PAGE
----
SMU Data and Models

Steel Buyers Basics: Mitigating Supply Risk

Written by Mario Briccetti

In an earlier article I talked about price risk in steel and several strategies to hedge that risk.  Another, perhaps more important, steel buyer risk is continuity of supply.  Steel making is a difficult and dangerous activity, and a global one.  Unfortunately suppliers often make (and don’t catch) unusable product.  Also, every year there seems to be a steel mill accident that takes out many tons of flat rolled steel supply for extended periods.  Add to that, there are political risks such as the type we see right now in Russia and the Ukraine or the type of risk associated with trade embargoes/taxes (both issues currently in the news).  Finally even if there are no problems with steel making, there can often be problems with transportation, trucks have accidents, rail shipments get held up, dock workers go on strike and ocean freight lines go out of business.

Supply risk is therefore a complex problem that does not have a one-size-fits-all solution.  At its core, evaluation of risk is a judgment issue.  Having said that there is a process a steel buyer can use to at least get a sense of the level of risk he faces in his supply chain and what he can do to lower that risk.

The first part of the process is to evaluate your current suppliers on their track record, their footprint size and their financial strength. Suppliers with good customer service (who supply quality product on time) in the past are likely to provide good service in the future.  Suppliers with large footprints have options when one of their plants is shut down.  Suppliers with money are more likely to keep their operations maintained and when there is a problem find ways to fix them quickly — find a second source for any supplier in serious financial difficulty (remember RG Steel?).

Second is to evaluate the material you buy.  Do you purchase items unique in terms of size or grade?  Steel buyers can order any size/grade they want, however if there is a problem and your size/grade is not common in the industry or stocked by service centers then finding replacement material will take months.  Have a backup plan for any unique item – either a second source (that you give some ongoing business to) or a plan to use another size of steel in place of the unique item (perhaps by slitting it).  Also, communicate with your operations/engineering team so they understand supply risks, (such as the extra cost in inventory for unique parts) and help them choose common types of parts.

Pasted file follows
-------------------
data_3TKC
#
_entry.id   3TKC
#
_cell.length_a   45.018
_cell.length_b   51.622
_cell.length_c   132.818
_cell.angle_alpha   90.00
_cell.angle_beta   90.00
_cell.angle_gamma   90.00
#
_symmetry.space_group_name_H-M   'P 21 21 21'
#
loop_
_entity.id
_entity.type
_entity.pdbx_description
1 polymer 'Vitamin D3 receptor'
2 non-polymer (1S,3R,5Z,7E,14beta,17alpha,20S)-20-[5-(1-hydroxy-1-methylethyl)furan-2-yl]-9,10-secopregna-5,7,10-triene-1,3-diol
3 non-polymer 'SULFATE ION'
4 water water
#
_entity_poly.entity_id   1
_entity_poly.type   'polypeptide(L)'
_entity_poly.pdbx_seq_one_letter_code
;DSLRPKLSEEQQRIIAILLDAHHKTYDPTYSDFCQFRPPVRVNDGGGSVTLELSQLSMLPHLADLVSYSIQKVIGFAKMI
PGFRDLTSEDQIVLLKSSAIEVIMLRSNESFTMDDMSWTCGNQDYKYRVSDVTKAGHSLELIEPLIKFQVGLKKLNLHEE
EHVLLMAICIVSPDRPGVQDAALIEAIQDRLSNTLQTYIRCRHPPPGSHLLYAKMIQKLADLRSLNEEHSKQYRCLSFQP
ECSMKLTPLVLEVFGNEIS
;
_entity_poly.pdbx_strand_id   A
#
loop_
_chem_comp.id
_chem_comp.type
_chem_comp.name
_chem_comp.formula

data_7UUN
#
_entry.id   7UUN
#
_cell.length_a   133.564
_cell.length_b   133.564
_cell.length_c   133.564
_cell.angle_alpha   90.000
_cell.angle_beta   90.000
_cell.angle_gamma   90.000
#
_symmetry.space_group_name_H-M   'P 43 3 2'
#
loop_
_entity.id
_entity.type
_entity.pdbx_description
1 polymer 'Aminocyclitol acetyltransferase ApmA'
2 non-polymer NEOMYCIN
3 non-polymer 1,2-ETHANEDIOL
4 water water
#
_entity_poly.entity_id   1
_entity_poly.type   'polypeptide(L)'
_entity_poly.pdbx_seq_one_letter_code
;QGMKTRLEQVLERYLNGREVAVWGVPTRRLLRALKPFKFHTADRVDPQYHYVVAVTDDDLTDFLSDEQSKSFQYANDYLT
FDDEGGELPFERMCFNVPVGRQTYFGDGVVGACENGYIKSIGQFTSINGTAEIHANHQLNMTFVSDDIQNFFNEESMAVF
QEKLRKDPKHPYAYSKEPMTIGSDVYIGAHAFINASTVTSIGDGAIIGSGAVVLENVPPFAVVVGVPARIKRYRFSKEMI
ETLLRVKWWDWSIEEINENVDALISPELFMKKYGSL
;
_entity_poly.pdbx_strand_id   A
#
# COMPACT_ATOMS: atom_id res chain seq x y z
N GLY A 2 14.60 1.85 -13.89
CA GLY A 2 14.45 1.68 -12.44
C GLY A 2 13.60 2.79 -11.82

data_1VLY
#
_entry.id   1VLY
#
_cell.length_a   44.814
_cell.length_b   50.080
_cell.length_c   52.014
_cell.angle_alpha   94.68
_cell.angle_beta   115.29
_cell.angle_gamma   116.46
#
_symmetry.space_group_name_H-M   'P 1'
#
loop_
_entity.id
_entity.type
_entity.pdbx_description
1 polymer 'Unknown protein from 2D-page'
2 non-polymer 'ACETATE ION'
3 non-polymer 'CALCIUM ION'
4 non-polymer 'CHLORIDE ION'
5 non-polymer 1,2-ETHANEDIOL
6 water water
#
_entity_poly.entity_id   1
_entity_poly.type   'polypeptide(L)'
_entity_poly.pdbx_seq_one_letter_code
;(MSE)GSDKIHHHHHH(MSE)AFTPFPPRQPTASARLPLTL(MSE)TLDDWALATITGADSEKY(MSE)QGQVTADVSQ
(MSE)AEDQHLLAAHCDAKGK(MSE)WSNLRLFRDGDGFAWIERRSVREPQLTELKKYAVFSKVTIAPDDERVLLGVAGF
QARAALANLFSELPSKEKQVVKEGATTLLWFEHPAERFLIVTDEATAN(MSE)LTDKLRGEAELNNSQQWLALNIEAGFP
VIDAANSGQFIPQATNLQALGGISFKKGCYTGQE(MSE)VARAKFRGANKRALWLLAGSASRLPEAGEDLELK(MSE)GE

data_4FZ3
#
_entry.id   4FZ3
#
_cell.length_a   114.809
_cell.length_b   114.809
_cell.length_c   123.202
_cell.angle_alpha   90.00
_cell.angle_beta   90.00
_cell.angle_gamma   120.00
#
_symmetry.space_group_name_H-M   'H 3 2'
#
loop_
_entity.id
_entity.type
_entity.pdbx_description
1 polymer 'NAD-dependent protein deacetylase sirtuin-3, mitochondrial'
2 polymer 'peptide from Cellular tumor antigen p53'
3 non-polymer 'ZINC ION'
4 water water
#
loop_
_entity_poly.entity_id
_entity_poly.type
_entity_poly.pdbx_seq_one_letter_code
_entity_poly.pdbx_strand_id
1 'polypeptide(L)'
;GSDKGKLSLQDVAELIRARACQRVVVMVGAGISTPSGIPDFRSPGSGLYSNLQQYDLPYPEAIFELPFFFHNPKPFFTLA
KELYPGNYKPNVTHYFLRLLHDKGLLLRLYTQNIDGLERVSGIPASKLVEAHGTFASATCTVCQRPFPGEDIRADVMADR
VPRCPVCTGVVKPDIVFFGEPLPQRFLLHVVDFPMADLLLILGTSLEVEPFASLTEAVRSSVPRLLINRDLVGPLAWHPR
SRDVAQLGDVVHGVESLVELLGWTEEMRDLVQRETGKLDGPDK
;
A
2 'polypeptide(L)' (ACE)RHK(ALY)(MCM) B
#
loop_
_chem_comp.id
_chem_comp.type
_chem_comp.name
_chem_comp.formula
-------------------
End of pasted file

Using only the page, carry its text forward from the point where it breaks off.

Third, evaluate the freight risk.  Trucking steel has the lowest risk (because it is fast and because you can only lose 20 tons at a time).  Transporting steel by rail is riskier both because the amounts of steel are much higher and because (sorry rail lines) rail lines are notorious for poor service.  Finally, transporting steel by ocean freight is the riskiest freight proposition — the amount of steel may be thousands of tons and the lead-time is measured in months.  

Just like any supplier, evaluate your freight carriers for their historical service levels, footprint and financial strength.  Sometimes this is overlooked when your supplier handles the freight for you.  

Personally, I had steel on an ocean vessel, FOB US port, and then the freight line went bankrupt and could not pay docking or canal fees.  Fortunately our supplier was a large firm and they stepped in and paid those fees.  For overseas shipments you should be updated at least weekly on the status of the shipment so you have time to react to problems.  A buyer should have enough inventory to handle a multiple month delay for any item coming for overseas and/or a close second source for it.

Fourth, in a global supply chain there is political risk.  Buyers should keep current on the political situation around the world and how it affects the steel business (read the SMU!).   If you have a doubt about a particular situation don’t accept your supplier’s word that everything is OK, have a backup plan.  If the issue is unknown potential changes in import taxes (sometime retroactively applied) make sure you supplier can pay them and have it in writing that they will.

So in summary, to reduce supply risks choose good suppliers, have multiple sources of supply, keep a close eye on freight and the world political situation.  Also remember one more thing — perhaps the most important way to reduce your risk is to be a good customer and long term buyer.  Relationships are important in the steel business and a supplier who has trust and respect for you and your business is a supplier that will help you in times of trouble.

Mario Briccetti is the Principal of Briccetti & Associates a Supply Chain consulting firm. He graduated from Syracuse University with a BS and MS in Electrical Engineering. Since 2000 he has been in charge of purchasing for Nordyne (HVAC OEM manufacturer), Vice President of Purchasing for Gibraltar Strip Steel and most recently was Vice President of Purchasing for Metal Sales Manufacturing Corp a leading supplier of metal building panels. He can be reached at

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